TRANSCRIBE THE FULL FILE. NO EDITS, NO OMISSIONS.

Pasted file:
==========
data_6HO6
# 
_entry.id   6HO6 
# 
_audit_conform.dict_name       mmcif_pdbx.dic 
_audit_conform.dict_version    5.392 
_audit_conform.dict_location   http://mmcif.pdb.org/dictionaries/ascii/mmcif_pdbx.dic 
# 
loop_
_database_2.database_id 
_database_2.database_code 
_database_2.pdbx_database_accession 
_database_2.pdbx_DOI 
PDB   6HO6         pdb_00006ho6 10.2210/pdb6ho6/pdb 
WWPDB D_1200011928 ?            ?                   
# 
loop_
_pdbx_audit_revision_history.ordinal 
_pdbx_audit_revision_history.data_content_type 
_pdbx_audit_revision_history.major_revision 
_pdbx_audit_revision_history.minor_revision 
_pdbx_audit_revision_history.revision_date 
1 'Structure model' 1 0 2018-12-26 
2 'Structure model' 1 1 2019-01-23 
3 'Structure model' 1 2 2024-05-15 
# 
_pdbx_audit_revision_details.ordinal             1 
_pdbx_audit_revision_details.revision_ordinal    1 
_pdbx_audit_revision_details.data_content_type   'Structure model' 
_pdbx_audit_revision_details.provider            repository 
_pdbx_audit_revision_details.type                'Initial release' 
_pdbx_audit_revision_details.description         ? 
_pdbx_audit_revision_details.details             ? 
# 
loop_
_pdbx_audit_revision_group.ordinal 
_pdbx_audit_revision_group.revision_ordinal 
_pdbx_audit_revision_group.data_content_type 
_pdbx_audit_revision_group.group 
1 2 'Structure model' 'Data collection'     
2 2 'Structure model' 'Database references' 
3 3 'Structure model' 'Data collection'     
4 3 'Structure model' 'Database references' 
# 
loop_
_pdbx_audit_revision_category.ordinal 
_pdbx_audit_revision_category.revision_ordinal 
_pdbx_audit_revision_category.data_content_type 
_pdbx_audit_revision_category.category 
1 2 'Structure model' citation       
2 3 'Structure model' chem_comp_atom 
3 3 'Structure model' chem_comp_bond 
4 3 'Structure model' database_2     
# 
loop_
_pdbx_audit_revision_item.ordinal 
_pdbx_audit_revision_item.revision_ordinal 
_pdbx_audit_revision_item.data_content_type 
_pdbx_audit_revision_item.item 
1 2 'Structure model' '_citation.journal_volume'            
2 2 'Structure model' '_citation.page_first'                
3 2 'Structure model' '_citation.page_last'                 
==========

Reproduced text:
data_6HO6
# 
_entry.id   6HO6 
# 
_audit_conform.dict_name       mmcif_pdbx.dic 
_audit_conform.dict_version    5.392 
_audit_conform.dict_location   http://mmcif.pdb.org/dictionaries/ascii/mmcif_pdbx.dic 
# 
loop_
_database_2.database_id 
_database_2.database_code 
_database_2.pdbx_database_accession 
_database_2.pdbx_DOI 
PDB   6HO6         pdb_00006ho6 10.2210/pdb6ho6/pdb 
WWPDB D_1200011928 ?            ?                   
# 
loop_
_pdbx_audit_revision_history.ordinal 
_pdbx_audit_revision_history.data_content_type 
_pdbx_audit_revision_history.major_revision 
_pdbx_audit_revision_history.minor_revision 
_pdbx_audit_revision_history.revision_date 
1 'Structure model' 1 0 2018-12-26 
2 'Structure model' 1 1 2019-01-23 
3 'Structure model' 1 2 2024-05-15 
# 
_pdbx_audit_revision_details.ordinal             1 
_pdbx_audit_revision_details.revision_ordinal    1 
_pdbx_audit_revision_details.data_content_type   'Structure model' 
_pdbx_audit_revision_details.provider            repository 
_pdbx_audit_revision_details.type                'Initial release' 
_pdbx_audit_revision_details.description         ? 
_pdbx_audit_revision_details.details             ? 
# 
loop_
_pdbx_audit_revision_group.ordinal 
_pdbx_audit_revision_group.revision_ordinal 
_pdbx_audit_revision_group.data_content_type 
_pdbx_audit_revision_group.group 
1 2 'Structure model' 'Data collection'     
2 2 'Structure model' 'Database references' 
3 3 'Structure model' 'Data collection'     
4 3 'Structure model' 'Database references' 
# 
loop_
_pdbx_audit_revision_category.ordinal 
_pdbx_audit_revision_category.revision_ordinal 
_pdbx_audit_revision_category.data_content_type 
_pdbx_audit_revision_category.category 
1 2 'Structure model' citation       
2 3 'Structure model' chem_comp_atom 
3 3 'Structure model' chem_comp_bond 
4 3 'Structure model' database_2     
# 
loop_
_pdbx_audit_revision_item.ordinal 
_pdbx_audit_revision_item.revision_ordinal 
_pdbx_audit_revision_item.data_content_type 
_pdbx_audit_revision_item.item 
1 2 'Structure model' '_citation.journal_volume'            
2 2 'Structure model' '_citation.page_first'                
3 2 'Structure model' '_citation.page_last'                 